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Being a Buddha, Being a Servant

This year, I hope to get the first inklings of a fruit orchard going on the property. It won’t be anything spectacular, just 6–10 trees planted in rows with a few more scattered wherever they will fit. I started down the path of an orchardist by planting two pear trees. I did all of my due diligence beforehand. I spent hours poring through books and watching YouTube videos to determine which cultivars would grow best in my region.

I learned about the various fungi and pests that I would have to watch out for once they were planted, and how to treat any sicknesses that might develop. I even checked the farmer’s almanac to determine the perfect time to plant the trees, so they’d have the best opportunity to develop strong roots prior to winter setting in.

Unfortunately, all of my efforts weren’t enough to avoid disaster.

The problem came when I planted the trees. It seemed simple enough. Per the instructions that came with them, all I needed to do was dig a hole, put the trees in, and fill the hole to approximately an inch above the root ball.

However, the instructions did not take the hard packed clay of my region into account. It’s gray and antithetical to life due to poor drainage and a lack of organic matter. So, it’s perfect for pottery, but the farmers who live near me struggle mightily to make a living from it. This is one of the reasons I chose to use raised beds in our garden, but I assumed that fruit trees would be able to survive in it. I was wrong.

Because the clay soil lacks proper drainage, it acted like a plastic bucket when the first rain came after the trees were planted. Water poured into the holes I dug, but wasn’t absorbed into the surrounding clay soil. Instead, it formed tiny lakes around both of my trees with water rising several inches up their trunks. Of course, a little moisture is okay, but being constantly submerged like that would cause root rot and kill my pear trees in the same way that a house plant dies if it’s overwatered.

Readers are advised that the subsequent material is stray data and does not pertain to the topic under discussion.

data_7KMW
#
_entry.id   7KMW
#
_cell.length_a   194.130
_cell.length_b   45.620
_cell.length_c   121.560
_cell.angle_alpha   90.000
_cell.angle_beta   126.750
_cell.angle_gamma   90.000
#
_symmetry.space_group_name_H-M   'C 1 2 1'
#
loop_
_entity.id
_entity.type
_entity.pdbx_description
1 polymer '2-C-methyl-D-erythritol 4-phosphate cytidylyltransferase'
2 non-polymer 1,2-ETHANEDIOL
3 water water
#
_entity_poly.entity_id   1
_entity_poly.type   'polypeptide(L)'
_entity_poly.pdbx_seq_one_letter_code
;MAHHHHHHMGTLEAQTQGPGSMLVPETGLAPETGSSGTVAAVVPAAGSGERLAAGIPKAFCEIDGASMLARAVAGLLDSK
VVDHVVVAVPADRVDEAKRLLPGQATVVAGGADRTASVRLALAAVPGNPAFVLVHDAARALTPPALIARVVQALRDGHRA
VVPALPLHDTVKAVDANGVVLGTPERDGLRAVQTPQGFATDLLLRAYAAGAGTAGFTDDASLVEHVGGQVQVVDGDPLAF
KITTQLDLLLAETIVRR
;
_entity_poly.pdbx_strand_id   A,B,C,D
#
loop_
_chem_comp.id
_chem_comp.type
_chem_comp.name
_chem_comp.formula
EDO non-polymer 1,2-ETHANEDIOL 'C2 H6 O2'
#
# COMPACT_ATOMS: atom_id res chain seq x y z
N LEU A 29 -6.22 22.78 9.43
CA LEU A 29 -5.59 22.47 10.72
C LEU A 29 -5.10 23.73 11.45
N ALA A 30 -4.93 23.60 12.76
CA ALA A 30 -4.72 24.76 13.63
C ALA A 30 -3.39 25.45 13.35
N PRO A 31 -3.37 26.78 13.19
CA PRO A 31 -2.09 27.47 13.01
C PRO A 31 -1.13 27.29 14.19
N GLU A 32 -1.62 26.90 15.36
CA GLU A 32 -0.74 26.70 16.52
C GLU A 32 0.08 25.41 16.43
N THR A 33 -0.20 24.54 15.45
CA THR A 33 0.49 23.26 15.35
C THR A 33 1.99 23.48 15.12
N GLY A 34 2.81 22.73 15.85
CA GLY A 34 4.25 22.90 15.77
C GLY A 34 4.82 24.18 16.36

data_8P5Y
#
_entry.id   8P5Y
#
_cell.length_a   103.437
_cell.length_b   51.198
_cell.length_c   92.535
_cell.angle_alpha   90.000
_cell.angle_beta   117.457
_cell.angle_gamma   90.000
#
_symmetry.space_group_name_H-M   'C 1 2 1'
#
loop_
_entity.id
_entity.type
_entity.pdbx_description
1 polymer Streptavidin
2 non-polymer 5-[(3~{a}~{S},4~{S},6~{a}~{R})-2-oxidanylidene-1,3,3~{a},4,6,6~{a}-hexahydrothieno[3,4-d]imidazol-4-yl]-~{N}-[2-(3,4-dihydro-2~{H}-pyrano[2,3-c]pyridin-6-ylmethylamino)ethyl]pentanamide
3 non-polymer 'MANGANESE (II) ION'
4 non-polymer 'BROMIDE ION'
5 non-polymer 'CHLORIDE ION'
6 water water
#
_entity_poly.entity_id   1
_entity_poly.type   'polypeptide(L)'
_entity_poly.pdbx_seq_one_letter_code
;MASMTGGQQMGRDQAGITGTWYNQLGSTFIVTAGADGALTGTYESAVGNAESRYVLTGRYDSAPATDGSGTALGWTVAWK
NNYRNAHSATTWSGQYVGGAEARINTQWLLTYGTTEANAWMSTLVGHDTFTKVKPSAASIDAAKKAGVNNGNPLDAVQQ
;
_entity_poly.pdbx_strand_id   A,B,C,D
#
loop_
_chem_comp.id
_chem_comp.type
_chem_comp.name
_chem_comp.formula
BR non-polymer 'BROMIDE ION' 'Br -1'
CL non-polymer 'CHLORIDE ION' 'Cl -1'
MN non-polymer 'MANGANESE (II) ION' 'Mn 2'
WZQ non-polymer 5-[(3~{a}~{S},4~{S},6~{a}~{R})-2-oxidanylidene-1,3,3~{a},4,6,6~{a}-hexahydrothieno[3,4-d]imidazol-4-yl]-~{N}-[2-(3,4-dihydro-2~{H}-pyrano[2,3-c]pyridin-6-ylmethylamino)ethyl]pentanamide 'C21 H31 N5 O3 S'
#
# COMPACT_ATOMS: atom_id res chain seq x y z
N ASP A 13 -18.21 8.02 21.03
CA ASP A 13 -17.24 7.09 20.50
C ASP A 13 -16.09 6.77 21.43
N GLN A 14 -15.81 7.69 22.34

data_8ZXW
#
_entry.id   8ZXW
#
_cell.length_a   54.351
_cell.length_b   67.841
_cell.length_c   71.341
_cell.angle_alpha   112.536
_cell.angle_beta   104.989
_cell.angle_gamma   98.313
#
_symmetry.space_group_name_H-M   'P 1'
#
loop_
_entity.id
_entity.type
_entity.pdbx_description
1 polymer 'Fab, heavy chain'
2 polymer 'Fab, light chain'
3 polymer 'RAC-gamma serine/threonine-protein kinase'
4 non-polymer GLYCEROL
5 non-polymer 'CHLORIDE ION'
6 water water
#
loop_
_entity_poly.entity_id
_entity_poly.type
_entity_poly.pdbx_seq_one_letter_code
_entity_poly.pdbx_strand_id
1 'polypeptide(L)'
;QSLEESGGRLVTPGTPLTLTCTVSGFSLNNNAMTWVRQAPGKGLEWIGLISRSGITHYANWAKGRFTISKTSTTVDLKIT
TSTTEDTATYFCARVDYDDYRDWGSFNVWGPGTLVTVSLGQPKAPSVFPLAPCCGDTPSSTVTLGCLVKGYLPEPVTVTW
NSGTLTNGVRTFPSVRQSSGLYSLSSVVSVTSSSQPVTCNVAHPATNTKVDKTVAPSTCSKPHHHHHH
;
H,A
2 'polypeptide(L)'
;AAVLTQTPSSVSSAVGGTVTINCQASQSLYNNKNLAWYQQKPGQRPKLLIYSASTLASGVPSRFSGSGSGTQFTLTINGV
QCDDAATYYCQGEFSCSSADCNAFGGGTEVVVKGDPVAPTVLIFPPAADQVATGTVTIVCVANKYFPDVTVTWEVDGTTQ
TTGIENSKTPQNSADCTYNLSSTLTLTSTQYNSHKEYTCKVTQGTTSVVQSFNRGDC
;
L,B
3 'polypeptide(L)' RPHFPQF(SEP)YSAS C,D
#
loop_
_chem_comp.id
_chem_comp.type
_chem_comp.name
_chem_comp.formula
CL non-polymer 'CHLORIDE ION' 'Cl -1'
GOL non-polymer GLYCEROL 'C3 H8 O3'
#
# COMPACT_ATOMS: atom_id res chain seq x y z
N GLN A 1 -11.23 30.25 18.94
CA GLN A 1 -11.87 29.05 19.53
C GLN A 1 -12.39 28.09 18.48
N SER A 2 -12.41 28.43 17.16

Once a tree is in the ground, it’s almost impossible to dig it up without killing it. So, my only option was to find a way to create drainage for each tree, so that water wouldn’t be trapped around their roots. The solution I came up with was to dig a French drain that would lead water downhill from each tree. In its simplest form, a French drain is a trench that’s dug into the soil and filled with rocks. French drains are most often used to lead water away from roadways and house foundations where they can cause damage.

I dug a three-meter trench leading away from the root ball of each tree. As I was digging each trench, I could see the water lowering around their tree trunks, so I knew I was on to something, then I went to the hardware store to buy stones. While I was there, I struck up a conversation with a man who was buying gardening supplies. I explained my problem to him, and my proposed solution. He responded that he’d never heard of anything like it, but it seemed like it could work. Then he paused for a beat and said: “Seems like a lot of trouble to keep some trees alive.”

And he was right. It was a lot of trouble—digging trenches, carrying bags of rocks, walking back and forth across a mud-covered lawn. There are more pleasant ways to spend a Saturday. But in that moment, pleasure wasn’t my primary pursuit. I was led by another, higher calling: responsibility. The moment I purchased those trees, I became responsible for their well-being. The moment I planted them incorrectly, I became responsible for fixing the problem. And as long as they’re alive I’ll be responsible for their well-being.

In a way, you could say that I’m a servant of the trees. More than that, I’m a servant to every living thing on this homestead. Each morning, I must wake up and put the needs of my plants and my animals before my own. They eat before I eat. They sleep before I sleep. It couldn’t work any other way. And my reward for all of this is a strong feeling of satisfaction each time I see them living their best lives.

Buddhism also requires us to have a servant mentality. We can’t reach enlightenment, we can’t save all sentient beings from suffering if we’re competing with them. It’s only by stepping down from our high places, and getting in the mud with others that we can help with their problems.

I think that’s why the Buddha didn’t return to the palace after he had realized enlightenment. He knew he couldn’t live in a palace, looking down on people if he wanted to lead them to enlightenment. He had to be on their level. He had to be willing to serve.

Namu Amida Butsu

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Cultivating Wild: The Miracle of Dharma’s Garden!
For the Earth: Buddhist Environmental Thought and Activism
Can Small Farms Save the World? Part Two: Forest Gardens
We Are the Flowers in the Garden
Right Mindfulness and Vegetable Gardens

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John H Negru
2 months ago

Wonderful story, wonderful Dharma. Thanks for sharing…